Benefits of the measures are highlighted in this study even though literacy levels and language differences in South Africa present challenges with using these caregiver-report measures. It is clear that caregiver-report sensory reactivity/modulation measures are considered valuable by the number of therapists already using them. The therapists do adapt to these challenges, by using a sensory reactivity/modulation measure as a guide to parent interviews, and used both a parent interview and observation of the child as part of their assessment in ASD, before planning an intervention. Despite the SP being the most utilised of the sensory reactivity/modulation measures in this sample (holding the highest clinical utility for 'accessibility') the SPM and SEQ demonstrated higher clinical utility than the SP in the 'appropriateness' and 'acceptability' dimensions, for the child with ASD in South Africa. Comments included finding the SPM more suitable for ASD due to the social participation, and ADL questions. The SEQ was favoured also due to the 'fascinations' sections of the questionnaire which many felt was appropriate for ASD. It was described to be shorter and easier to complete when compared to the SP and SPM. The SP had many more negative comments including being lengthy, daunting to parents, having complex questions, taking a long time to score and having too many gaps in assessing ADL for the child with ASD.

Limitations of the study include the majority of the study participants being practitioners in private practice in urban settings. Since the inclusion criteria required the practitioner to have training to SASIC level 3, it highlights that this training appears to be accessible to those in private practice. The training is however, inaccessible geographically to rural occupational therapists, as there is only one course per year and is usually presented in an urban setting.



This study highlights that the internationally, more specifically USA-developed sensory reactivity/modulation measures do not have adequate clinical utility, in all dimensions, for caregivers of children with ASD in South Africa, that may very well bias the validity of the measures. However, the majority of participants do use sensory reactivity/modulation measures as part of their ASD assessment. It is thus clear that these measures do hold some value, even though adaptations may be required in administration and interpretation. The release of the online scoring versions for the SPM and SP have made access to practitioners less financially burdensome.

In clinical practice, guidance on the choice of instrument for their client population (SPM for English language speakers, SEQ for non-English language speakers), and using the instruments to guide interview questions and assisting in parent/caregiver understanding of items are important. Further research is however recommended, with a particular focus on rural contexts with non-English first language caregivers. There may be a need for a sensory reactivity/ modulation measure, in additional languages, with terminology and phrases suitable for the culture in that language group. The measure should be concise and readily available at low cost and used thereafter to guide parent interviews and intervention. Those practitioners currently practicing sensory integration occupational therapy with children with ASD, and whose caregivers are not first language English speakers, should administer the SPM with some adaptations.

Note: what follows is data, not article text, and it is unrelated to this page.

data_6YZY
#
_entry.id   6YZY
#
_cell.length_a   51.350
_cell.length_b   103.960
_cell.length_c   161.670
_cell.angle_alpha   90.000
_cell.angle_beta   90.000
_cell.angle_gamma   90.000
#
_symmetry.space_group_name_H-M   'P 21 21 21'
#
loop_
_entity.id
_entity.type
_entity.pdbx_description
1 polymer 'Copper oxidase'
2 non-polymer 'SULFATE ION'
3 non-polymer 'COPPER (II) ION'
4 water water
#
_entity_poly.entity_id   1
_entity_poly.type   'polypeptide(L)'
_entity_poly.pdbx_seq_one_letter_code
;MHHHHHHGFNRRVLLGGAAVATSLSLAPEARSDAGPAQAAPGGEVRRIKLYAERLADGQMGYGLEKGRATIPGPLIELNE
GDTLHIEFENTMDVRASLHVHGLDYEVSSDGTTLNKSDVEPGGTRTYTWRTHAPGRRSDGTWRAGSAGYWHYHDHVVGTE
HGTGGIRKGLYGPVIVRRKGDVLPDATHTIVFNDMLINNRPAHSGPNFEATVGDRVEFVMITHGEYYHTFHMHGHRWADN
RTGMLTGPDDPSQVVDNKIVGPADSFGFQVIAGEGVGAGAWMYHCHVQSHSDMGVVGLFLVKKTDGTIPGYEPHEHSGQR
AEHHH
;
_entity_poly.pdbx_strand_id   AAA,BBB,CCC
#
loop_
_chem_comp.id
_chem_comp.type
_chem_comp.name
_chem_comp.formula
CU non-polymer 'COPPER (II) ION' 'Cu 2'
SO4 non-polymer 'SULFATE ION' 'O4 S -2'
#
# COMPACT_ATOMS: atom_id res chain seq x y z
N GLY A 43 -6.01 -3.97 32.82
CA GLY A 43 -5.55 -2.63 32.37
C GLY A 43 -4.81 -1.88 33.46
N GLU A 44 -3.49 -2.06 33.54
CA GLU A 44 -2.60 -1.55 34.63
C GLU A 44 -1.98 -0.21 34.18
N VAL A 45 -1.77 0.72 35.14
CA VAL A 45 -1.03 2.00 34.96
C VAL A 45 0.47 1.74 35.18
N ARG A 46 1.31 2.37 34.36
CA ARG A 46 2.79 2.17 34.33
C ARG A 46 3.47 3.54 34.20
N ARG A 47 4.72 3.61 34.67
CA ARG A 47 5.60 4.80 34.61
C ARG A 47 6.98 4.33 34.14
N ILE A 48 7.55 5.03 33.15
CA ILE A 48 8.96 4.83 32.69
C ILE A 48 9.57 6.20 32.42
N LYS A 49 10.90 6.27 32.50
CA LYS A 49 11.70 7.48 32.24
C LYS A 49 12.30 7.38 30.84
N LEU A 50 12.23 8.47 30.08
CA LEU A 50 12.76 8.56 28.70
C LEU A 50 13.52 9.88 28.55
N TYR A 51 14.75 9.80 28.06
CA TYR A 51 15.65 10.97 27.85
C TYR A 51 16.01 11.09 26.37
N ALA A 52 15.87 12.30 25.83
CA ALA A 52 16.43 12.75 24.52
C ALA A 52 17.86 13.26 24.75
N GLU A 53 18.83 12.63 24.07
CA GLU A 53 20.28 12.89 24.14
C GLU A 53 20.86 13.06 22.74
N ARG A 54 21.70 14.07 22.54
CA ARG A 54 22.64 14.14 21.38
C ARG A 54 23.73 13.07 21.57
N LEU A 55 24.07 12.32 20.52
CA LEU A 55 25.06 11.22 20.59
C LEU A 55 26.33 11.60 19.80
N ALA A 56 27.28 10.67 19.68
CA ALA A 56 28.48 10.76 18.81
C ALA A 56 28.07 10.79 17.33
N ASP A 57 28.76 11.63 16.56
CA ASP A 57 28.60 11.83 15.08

Tertiary educators and trainers in sensory integration should consider teaching the SPM with recommended adaptations until such time a South African tool becomes available. The process of culturally and linguistically fair occupational therapy assessments in South Africa should be reviewed, and research and development of such supported.



The literature is clear on the need for ASD assessment to be fair and just, culturally sensitive and environmentally suitable, for any such assessments to hold validity. The results of this study indicate that whilst the measures hold clinical utility for some of the South African population, this is the minority. Specifically, the sensory reactivity/modulation measures normed in the USA hold limited clinical utility for non- or second language English speaking care-givers of ASD children. In this study, practitioners reported that sensory reactivity/modulation measures are more beneficial in the caregivers' home language, and that instruments should be culturally and environmentally applicable. A sensory reactivity/modulation measure for children with ASD thus needs to be developed. The practice implication for this in occupational therapy indicates careful thought and clinical reasoning in choosing assessment instruments, specifically with the non-English speaking child or caregiver and in rural settings.



Kerry Lee Evetts conducted the research and was the primary author of the manuscript. Gina Rencken and Pragashnie Govender supervised the study and assisted in the conceptualisation, analysis and interpretation of the data and in revising the manuscript through the review process.

Declaration of Conflict

The authors declare no conflict of interest.



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* Corresponding Author: Gina Rencken. Email:
* Ethical approval for this study was granted prior to the enactment of the amended POPIA on 20-07-01